Canadian Rental Service

Snook’s Look: Be prepared for PFAS disruption

By Andrew Snook   

Features Government and regulatory pfas

A category of chemicals we rely on is falling out of favour.

You may or may not have noticed, but there is a lot of chatter happening these days about the use of per- and polyfluoroalkyl Substances (PFAS).  Dubbed “forever chemicals” for being nearly indestructible, this family of thousands of synthetic chemicals can be found in an abundance of products, including many that our industry interacts with on a regular basis.

Why does that matter? It’s because there are many legislative and regulatory changes being brought forth to restrict the use of these chemicals in the future due to potential health risks they pose. PFAS reporting requirements are already required in the U.S., with the U.S. Environmental Protection Agency looking at further measures. Canada has added some PFAS to its list of toxic substances and has draft proposals published calling for tracking of their use and restrictions on their use, import and sale.

The Association of Equipment Manufacturers discussed this news in their article, “EPA releases pre-published rule on reporting and record keeping requirements for Perfluoroalkyl and Polyfluoroalkyl Substances (PFAS).” AEM writes: “This rule requires any chemical manufacturer, or importer, of Per- and Polyfluoroalkyl Substances (PFAS), in any year since Jan. 1, 2011, to submit to EPA information on these substances regarding chemical identities, production volumes, industrial uses, commercial and consumer uses, worker exposures, disposal and any existing information related to potential environmental and health effects. The scope of this rule applies to PFAS found in chemical mixtures, complex articles, or its bulk form.”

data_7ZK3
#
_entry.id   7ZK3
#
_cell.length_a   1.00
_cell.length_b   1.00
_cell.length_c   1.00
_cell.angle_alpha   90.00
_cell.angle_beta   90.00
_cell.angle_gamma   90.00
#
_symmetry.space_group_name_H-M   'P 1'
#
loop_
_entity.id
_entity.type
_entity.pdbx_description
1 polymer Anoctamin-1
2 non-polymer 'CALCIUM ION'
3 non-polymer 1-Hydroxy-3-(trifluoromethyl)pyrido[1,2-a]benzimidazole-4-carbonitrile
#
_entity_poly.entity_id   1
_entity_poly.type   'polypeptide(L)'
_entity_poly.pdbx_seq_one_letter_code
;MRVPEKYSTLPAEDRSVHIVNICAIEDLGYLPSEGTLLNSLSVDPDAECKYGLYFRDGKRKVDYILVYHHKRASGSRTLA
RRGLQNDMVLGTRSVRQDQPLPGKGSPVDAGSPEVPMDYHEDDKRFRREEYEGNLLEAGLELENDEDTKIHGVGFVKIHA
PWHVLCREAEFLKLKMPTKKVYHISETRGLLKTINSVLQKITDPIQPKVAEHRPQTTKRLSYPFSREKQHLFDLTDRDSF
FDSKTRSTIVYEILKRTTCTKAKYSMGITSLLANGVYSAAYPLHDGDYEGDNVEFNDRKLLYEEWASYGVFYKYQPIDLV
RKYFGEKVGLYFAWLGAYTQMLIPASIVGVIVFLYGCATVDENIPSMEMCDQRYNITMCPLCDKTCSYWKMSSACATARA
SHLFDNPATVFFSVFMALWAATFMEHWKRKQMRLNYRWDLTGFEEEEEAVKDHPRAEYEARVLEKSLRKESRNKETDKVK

AEM continues by explaining that PFAS chemicals are used “to provide high thermal and chemical stability; a resistance to heat, pressure, chemical and friction stressors; as well as very low surface tensions, making them repellent to both water and oil.”


Do those sound like characteristics that are advantageous for many of the parts used in the equipment rental industry? They sure are. PFAS can be found in items such as seals, gaskets and o-rings, hoses, hydraulic fluid, fire retardants, electronics and electrical equipment, refrigerants, alternative power technologies and paints and coatings.

At the end of 2022, 3M announced that it was exiting PFAS manufacturing and was planning on discontinuing the use of PFAS across its product portfolio by the end of 2025. The company stated, “3M’s decision is based on careful consideration and a thorough evaluation of the evolving external landscape, including multiple factors such as accelerating regulatory trends focused on reducing or eliminating the presence of PFAS in the environment and changing stakeholder expectations.” It may also have had something to do with the fact that 3M is in a variety of massive lawsuits related to PFAS settlements. In August of 2023, Reuters reported that 3M received preliminary approval for a US$10.3-billion deal to “resolve claims by U.S. public drinking water providers that the company polluted drinking water with toxic chemicals.” 

In many cases, there isn’t an adequate replacement for PFAS chemicals. So, if the supply of PFAS becomes restricted, this could create significant supply chain disruptions for the manufacturers of many of the parts that the rental industry relies on for the day-to-day maintenance of its equipment. And if future legislation and regulations end up restricting the use of PFAS in products, then this could certainly tighten supply further.

This could be a good time to talk to your suppliers and ask them if PFAS is used in the production of their products. If so, what are they doing to prepare for potential future restrictions? 

Andrew Snook is the former editor of Rock to Road, Crane and Hoist and On Site.

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